Welcome to the Desert of the Real: Resisting a Postcolonial Reality in the Modern Irish Novel

Shahriyar Mansouri


Benedict Anderson claims In Imagined Communities that nationalism and national identity are but fruits of a politicised imagination, and that the nation only acts what the State imagines. A decade later, in Tom Inglis re-examines such an imagination in a postcolonial Irish context, and traces the significance of the land in the process of identity formation. Anderson’s and Inglis’s understanding of personal identity formation resonate with the Deleuzian reading of a Rhizome-based local identity set against a monolithic backdrop of root-tree system. Where the former variety promises an animate, multifaceted identity, the latter conditions the development of Irishness to a closed system in which values are yet to be pronounced by the governing root, namely, the State. This is where one can draw the very red thin line between personal and national perception of reality (of being). The multilayered and dialectical nature of the modern Irish novel and its critical caliber has created an accurate touchstone that enables the Irish to identify the very two sides of reality. For the Irish, on the one hand, reality emerges as a monolithic, obdurate construct, fabricated and observed by the State; and on the other, it materialises as the nation’s memory of economic hardships, political marginalisation, ideological bifurcations, and psychological exiles. By exploring James Joyce’s A Portrait of the Artist as a Young Man (1916) and Flann O’Brien’s The Third Policeman (1974), this paper shall answer the question that Anderson and Inglis failed to address: what made the contemporary Irish literature a difficult reflection of postcolonial identity, which neither accepts the State’s atavistic nativism nor identifies with neocolonial political mindset?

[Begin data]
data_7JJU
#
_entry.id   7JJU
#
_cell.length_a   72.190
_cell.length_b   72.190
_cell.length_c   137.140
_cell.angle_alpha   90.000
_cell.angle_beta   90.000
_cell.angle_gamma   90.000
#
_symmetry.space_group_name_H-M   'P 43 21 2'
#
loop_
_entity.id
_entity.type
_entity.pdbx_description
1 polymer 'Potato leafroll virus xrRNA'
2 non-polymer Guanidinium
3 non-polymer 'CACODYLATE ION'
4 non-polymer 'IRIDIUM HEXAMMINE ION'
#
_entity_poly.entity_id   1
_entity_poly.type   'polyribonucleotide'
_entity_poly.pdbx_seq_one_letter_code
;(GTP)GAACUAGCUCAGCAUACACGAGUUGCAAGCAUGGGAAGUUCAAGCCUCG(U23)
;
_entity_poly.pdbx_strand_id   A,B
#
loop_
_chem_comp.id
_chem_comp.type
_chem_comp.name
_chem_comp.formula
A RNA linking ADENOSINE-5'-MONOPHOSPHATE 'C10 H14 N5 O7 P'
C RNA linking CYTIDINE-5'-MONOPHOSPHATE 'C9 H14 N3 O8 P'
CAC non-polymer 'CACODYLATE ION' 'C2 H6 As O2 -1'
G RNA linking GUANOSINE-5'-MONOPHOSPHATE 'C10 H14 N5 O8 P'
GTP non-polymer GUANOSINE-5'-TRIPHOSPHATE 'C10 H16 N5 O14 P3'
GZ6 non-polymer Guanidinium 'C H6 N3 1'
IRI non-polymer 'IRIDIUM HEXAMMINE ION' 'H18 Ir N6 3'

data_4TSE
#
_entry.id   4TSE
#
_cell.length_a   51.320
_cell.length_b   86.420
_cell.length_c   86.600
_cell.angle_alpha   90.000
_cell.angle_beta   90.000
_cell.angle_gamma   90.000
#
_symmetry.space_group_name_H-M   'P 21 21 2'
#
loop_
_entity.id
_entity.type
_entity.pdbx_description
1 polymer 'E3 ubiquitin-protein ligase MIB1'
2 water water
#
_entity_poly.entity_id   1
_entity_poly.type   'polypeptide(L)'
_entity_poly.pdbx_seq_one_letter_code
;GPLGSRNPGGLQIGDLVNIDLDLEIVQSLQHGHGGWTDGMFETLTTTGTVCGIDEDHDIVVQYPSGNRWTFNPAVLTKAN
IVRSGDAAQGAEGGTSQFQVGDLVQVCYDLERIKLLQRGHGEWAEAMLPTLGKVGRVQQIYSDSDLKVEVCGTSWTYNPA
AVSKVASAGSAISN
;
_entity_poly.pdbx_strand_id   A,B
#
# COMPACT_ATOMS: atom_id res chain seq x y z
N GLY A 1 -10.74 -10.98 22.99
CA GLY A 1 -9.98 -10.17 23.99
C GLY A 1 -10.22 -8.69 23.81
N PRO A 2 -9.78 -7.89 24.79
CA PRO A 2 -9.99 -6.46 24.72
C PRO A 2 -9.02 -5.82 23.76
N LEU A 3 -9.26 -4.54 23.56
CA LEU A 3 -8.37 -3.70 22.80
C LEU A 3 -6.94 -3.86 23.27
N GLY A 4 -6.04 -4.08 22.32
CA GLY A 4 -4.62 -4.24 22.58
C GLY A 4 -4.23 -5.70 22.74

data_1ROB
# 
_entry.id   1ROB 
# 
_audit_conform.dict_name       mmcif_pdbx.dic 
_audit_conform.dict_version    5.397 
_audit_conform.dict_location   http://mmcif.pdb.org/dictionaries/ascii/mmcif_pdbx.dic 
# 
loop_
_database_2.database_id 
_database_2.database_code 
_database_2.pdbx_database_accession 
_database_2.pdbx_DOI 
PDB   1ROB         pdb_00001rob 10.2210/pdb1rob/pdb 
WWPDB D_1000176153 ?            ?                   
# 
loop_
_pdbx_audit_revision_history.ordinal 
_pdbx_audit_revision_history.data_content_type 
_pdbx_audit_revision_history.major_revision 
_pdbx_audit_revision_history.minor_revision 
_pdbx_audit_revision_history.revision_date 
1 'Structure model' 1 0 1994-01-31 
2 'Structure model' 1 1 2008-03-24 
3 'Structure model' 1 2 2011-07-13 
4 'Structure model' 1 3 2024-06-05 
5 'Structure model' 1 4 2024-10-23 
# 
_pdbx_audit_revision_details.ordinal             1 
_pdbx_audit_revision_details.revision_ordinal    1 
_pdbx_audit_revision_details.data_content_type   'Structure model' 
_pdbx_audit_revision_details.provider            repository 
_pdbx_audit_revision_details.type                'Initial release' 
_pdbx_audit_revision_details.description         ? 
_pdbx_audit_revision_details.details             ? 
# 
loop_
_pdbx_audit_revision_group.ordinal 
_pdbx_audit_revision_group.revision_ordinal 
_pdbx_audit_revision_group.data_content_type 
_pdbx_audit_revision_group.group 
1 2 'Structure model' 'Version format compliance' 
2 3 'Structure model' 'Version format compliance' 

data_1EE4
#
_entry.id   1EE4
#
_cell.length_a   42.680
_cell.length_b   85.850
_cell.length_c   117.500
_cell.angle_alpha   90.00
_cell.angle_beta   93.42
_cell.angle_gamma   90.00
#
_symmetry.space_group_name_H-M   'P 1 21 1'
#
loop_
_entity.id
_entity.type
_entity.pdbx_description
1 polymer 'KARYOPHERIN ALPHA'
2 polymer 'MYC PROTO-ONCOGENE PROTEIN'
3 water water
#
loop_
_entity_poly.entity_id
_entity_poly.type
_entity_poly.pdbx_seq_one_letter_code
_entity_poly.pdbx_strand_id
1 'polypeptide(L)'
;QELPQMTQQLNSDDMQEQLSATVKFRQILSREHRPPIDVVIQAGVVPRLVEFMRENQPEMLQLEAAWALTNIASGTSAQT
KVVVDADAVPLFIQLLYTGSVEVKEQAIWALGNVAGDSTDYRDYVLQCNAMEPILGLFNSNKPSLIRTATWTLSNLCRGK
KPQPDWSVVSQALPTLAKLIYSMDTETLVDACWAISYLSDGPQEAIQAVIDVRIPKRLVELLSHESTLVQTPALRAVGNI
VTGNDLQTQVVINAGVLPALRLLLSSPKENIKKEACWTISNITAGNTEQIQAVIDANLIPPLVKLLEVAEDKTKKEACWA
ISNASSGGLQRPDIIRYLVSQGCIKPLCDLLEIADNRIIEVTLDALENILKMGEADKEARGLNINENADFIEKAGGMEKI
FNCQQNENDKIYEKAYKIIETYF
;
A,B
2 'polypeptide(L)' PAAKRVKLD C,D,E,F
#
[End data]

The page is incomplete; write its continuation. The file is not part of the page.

Keywords: Modern Irish Novel; Memory Studies; James Joyce; Flann O’Brien; Postcolonial Literature


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DOI: http://dx.doi.org/10.17576/3L-2017-2302-04





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